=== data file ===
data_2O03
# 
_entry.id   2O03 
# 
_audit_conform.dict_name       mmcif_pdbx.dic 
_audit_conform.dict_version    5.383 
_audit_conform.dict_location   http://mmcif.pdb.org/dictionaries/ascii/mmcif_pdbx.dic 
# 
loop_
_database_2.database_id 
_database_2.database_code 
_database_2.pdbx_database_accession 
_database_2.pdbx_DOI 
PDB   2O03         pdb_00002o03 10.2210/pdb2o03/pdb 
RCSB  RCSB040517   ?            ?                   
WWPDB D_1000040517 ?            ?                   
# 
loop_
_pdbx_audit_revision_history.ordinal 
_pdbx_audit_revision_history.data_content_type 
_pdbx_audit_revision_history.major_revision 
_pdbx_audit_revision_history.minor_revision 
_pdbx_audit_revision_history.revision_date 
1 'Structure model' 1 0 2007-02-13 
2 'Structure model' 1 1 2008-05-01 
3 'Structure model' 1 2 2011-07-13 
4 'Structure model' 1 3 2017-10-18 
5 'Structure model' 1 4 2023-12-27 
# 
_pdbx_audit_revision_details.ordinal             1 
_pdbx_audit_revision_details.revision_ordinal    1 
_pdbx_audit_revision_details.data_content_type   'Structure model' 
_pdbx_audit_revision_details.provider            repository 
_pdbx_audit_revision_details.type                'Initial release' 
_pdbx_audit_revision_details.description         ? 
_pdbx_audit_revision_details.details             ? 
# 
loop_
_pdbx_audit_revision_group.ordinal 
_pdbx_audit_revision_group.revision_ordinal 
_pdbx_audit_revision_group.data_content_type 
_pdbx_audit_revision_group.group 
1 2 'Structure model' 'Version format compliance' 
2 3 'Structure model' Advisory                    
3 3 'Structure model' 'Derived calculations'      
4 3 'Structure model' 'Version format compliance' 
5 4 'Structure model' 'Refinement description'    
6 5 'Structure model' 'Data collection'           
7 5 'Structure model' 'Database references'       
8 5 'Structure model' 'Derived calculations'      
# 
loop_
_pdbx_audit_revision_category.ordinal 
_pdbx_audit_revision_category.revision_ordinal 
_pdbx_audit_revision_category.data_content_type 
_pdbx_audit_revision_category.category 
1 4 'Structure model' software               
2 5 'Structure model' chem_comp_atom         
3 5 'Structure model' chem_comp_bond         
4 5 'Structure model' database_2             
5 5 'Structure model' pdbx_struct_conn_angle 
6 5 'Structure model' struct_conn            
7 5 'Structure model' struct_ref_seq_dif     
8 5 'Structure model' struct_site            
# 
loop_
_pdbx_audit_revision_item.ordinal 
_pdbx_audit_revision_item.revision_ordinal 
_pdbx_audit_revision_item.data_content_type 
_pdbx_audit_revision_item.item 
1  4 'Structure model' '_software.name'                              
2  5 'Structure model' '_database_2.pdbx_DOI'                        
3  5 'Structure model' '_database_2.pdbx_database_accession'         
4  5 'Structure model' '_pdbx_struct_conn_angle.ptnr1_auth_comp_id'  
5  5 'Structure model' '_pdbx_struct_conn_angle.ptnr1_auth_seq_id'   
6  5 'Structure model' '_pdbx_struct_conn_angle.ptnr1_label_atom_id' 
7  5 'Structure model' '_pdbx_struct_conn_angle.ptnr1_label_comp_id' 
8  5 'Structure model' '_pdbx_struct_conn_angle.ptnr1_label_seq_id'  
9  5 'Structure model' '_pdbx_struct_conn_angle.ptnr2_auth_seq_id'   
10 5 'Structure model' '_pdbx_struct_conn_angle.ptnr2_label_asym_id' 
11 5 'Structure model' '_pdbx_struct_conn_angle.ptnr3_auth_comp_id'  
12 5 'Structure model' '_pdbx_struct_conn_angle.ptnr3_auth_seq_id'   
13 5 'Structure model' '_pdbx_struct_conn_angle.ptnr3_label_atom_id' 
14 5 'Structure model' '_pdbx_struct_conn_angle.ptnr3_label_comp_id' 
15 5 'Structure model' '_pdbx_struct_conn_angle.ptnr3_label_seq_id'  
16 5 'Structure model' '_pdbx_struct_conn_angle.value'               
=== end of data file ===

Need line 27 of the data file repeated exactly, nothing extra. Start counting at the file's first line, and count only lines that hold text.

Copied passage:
4 'Structure model' 1 3 2017-10-18 